Healthy Holiday Eating Tips
The holiday season can be stressful for anyone with strict dietary preferences (vegans, vegetarians), food intolerances and allergies (gluten, lactose) and the generally health-conscious. No one, in fact, relishes the idea of gaining the fabled seven pounds that the average American puts on between Thanksgiving and New Year’s Day. I’m not convinced of this statistic’s accuracy, but it’s become so emblazoned on our consciousness that just the fear of those extra pounds makes it a force to be reckoned with. Still, food-related guilt and fear aren’t choice emotions with which to head into the holiday season. To help find balance and joy, here are a few of my favorite ways to celebrate happily as well as healthfully:
THINK ETHNICALLY: I enjoy stepping outside of my own cultural heritage to jazz up holiday meals, whether that means making Sephardic dishes for Hanukkah, or Native American dishes (such as Three Sisters Stew, below) for Thanksgiving. Ethnic cuisines offer a world of options, including the use of creative seasoning and greater use of produce in the menu.
USE SEASONAL PRODUCE: Use an abundance of hardy fall vegetables, including a variety of squashes, pumpkins, apples, pears, sweet potatoes and other root vegetables, the cruciferous vegetables (cabbage, broccoli, cauliflower) and fresh greens. Support local agriculture by shopping for late-season crops at local farm markets. Soon, many of them will be closed until May. Use lots of seasonal fruits to reduce the temptation to overindulge in sugary sweets.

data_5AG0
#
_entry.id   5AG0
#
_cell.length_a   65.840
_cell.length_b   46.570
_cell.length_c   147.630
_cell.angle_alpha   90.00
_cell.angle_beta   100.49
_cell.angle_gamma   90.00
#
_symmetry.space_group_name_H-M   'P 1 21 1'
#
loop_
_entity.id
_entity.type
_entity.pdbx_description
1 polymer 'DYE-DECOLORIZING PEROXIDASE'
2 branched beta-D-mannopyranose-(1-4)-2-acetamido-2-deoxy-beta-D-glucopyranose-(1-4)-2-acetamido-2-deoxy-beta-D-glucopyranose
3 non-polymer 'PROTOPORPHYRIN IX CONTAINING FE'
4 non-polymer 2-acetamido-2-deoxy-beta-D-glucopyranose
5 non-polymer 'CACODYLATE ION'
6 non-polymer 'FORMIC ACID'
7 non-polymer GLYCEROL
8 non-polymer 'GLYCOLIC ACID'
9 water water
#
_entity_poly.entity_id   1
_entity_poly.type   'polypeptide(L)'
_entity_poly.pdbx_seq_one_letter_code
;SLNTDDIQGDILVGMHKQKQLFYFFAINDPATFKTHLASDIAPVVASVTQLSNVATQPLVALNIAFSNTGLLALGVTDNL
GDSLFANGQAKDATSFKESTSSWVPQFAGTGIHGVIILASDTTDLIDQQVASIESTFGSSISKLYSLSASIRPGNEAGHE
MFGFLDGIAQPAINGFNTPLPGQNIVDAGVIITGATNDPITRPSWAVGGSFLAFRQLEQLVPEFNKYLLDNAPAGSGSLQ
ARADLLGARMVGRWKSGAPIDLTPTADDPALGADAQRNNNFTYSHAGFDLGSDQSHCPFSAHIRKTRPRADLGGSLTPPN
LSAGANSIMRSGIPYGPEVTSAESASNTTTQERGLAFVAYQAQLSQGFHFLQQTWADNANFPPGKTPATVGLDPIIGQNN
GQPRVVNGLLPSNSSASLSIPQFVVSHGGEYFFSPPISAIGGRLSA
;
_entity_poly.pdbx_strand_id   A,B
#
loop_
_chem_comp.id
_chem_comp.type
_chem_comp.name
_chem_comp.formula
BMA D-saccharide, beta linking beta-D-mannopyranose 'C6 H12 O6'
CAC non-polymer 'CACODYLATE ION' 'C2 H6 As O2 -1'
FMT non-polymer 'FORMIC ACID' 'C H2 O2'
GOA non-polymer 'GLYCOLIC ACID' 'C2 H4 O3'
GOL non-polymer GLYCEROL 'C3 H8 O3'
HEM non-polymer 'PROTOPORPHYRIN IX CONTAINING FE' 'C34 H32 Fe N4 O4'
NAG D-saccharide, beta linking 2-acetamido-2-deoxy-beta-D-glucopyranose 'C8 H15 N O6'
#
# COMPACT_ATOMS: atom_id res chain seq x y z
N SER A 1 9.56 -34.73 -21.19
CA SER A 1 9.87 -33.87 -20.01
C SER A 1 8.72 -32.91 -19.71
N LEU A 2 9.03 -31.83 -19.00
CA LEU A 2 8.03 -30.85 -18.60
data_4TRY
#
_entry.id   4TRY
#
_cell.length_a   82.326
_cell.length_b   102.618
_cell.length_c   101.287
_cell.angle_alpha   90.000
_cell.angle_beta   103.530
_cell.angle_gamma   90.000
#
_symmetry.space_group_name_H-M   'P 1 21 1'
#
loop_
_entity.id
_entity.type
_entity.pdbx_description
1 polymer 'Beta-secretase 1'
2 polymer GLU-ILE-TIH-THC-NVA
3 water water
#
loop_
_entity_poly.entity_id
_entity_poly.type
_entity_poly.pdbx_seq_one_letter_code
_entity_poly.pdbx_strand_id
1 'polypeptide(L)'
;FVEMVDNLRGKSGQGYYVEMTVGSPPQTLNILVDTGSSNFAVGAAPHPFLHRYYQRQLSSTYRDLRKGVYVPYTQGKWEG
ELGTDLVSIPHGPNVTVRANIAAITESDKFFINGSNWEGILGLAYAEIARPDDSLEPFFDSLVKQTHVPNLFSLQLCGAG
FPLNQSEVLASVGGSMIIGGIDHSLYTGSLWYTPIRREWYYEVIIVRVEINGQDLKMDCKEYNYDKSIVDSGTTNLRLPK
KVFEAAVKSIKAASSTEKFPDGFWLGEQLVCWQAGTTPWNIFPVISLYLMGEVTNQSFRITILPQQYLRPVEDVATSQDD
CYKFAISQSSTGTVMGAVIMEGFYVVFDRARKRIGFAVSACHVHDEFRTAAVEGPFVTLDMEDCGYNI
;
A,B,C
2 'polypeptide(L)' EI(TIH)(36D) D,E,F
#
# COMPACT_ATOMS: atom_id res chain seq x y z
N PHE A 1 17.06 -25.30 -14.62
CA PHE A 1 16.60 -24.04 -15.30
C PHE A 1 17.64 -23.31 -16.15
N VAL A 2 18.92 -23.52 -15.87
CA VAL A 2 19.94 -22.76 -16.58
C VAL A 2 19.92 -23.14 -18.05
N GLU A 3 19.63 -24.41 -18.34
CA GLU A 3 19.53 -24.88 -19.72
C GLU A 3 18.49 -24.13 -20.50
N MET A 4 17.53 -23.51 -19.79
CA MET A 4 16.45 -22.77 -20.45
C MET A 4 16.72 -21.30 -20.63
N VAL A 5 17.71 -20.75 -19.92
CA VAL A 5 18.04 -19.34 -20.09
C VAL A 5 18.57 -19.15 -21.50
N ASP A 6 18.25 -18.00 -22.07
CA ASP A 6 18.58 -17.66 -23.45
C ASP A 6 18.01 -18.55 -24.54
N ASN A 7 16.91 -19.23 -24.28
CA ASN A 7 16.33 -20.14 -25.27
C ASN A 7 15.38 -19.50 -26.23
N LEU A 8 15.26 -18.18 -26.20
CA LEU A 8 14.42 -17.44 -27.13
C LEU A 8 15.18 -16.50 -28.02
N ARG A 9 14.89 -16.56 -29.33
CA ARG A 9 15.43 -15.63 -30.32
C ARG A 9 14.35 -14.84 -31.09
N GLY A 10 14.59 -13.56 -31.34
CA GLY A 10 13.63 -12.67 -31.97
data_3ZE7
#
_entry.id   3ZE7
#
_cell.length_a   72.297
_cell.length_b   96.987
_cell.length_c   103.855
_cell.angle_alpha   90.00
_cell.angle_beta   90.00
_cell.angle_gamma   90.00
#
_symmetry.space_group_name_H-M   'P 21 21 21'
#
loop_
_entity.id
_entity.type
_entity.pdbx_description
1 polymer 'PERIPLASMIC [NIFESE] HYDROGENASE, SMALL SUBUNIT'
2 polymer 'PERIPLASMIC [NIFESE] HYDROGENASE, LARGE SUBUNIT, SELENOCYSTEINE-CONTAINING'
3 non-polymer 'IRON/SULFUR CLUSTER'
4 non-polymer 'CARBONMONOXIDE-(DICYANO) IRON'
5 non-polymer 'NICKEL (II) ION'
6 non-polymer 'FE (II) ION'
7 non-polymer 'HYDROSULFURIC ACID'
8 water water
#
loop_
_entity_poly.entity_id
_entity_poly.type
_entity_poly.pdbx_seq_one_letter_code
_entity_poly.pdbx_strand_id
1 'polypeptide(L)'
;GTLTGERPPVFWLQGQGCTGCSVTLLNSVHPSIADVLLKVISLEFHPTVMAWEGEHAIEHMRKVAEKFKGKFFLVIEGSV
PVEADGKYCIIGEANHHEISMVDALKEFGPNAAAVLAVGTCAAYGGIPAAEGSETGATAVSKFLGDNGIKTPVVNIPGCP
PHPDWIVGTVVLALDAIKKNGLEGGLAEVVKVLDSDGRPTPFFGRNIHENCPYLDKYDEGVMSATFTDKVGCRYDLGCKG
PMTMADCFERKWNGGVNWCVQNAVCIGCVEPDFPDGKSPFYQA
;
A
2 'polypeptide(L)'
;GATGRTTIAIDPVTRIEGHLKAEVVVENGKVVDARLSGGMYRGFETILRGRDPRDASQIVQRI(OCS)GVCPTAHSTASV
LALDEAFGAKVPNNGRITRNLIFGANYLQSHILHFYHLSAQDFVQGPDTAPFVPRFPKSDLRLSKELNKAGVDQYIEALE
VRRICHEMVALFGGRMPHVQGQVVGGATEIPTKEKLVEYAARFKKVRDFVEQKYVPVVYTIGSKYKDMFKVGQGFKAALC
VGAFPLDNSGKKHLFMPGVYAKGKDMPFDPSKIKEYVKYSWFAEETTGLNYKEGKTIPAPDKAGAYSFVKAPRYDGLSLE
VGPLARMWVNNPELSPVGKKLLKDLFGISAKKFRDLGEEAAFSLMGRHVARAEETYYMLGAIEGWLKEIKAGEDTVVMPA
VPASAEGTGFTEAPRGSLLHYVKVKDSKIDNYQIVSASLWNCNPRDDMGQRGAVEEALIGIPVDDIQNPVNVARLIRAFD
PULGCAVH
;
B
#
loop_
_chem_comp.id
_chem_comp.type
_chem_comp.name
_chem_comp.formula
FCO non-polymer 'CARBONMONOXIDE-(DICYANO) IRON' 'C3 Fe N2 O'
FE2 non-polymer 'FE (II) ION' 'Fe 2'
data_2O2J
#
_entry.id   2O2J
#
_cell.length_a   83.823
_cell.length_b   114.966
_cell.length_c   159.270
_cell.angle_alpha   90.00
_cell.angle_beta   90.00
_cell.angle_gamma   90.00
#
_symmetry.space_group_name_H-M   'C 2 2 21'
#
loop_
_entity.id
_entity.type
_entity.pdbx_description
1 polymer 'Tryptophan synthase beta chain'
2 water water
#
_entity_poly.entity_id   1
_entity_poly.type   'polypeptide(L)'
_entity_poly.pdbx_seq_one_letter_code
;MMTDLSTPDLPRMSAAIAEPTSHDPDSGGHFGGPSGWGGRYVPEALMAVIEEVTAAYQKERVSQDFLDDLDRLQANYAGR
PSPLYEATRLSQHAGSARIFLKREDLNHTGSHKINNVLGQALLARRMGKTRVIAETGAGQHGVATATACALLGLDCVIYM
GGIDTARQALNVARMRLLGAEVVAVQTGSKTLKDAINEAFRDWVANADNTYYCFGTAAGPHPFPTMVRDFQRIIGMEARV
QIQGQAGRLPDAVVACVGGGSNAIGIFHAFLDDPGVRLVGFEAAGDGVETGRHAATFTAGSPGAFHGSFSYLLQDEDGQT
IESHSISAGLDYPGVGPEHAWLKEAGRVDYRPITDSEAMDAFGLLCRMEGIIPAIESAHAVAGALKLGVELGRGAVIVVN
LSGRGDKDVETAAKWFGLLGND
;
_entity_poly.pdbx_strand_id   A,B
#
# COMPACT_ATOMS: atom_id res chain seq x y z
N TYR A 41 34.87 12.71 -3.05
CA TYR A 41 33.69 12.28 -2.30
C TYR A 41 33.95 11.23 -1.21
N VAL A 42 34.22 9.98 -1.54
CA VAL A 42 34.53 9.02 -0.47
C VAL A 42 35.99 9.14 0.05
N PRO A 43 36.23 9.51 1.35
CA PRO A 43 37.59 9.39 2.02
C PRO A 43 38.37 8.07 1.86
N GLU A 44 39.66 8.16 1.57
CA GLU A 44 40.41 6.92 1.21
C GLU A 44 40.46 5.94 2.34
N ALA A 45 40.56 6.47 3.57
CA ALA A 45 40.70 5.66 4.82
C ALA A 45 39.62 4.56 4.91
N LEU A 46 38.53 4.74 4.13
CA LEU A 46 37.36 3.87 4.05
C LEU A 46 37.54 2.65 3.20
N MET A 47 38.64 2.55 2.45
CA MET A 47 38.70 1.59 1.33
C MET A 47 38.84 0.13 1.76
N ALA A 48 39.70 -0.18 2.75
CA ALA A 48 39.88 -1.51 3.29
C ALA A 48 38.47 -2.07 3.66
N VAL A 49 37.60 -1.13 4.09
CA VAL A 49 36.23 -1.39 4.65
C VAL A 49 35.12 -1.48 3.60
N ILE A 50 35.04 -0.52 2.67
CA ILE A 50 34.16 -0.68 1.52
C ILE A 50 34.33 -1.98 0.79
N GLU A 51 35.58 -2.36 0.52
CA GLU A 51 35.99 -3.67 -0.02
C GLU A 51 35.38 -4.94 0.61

KNOW YOUR GUESTS’ NEEDS: When planning a holiday meal, or any festive meal, I like to ask guests beforehand if they have any dietary restrictions. It’s surprising, for example, how many people have gone gluten-free (see Allyson Kramer’s GF Chewy Chocolate Chip Cookies with Dates, below). Being able to accommodate everyone is gratifying, and I like everyone to leave the table happy.
PROVIDE FOR YOURSELF: If you’re invited to a gathering where you suspect there will be limited food choices, volunteer to bring something healthy, whether an appetizer (how about wowing your friends and family with Smoky Vegan Cheddar Cheez, shown at the top of this post), a main dish, or a fruity dessert. You’ll ensure your own satisfaction while sharing your good food choices with others.
MINIMIZE THE FAT: Holidays are a perfect time for a bit of indulgence, but too much makes us feel awful. Don’t be afraid to break with tradition. Just because your mom made a favorite dish or dessert with tons of fat, that doesn’t mean you have to. There are many easy ways to substitute healthier ingredients for fatty ones, or to bake or roast dishes instead of to fry them. For our Vegan Latkes, below, I’ve grown to actually prefer the baked version over the more traditional fried. Some other tips:
- For baking, you can substitute nondairy yogurt, or applesauce for nearly all the fat in a recipe (as I’ve done in the baked goods, above). The results are always unbelievably moist.
- Cook grains and “sweat” vegetables in vegetable broth. It gives them a flavor boost that helps curb the impulse to use more fat such as butter to heighten taste.
- Move away from the notion that the richer something is, the better it tastes. Fresh and dried herbs, spices, lemon and lime juice, vegetable stock, and wine all do wonders for flavor without adding fat—or even calories, for that matter.
KEEP UP THE EXERCISE! This is no time to undo any good exercise habits you’ve (hopefully) gotten into. In fact, exercise will not only help you burn off the almost inevitable extra calories, it helps regulate the metabolism, and is a great cure for the winter doldrums. It doesn’t have to be anything fancy—grab a few of your holiday guests, bundle up, and take a nice long walk!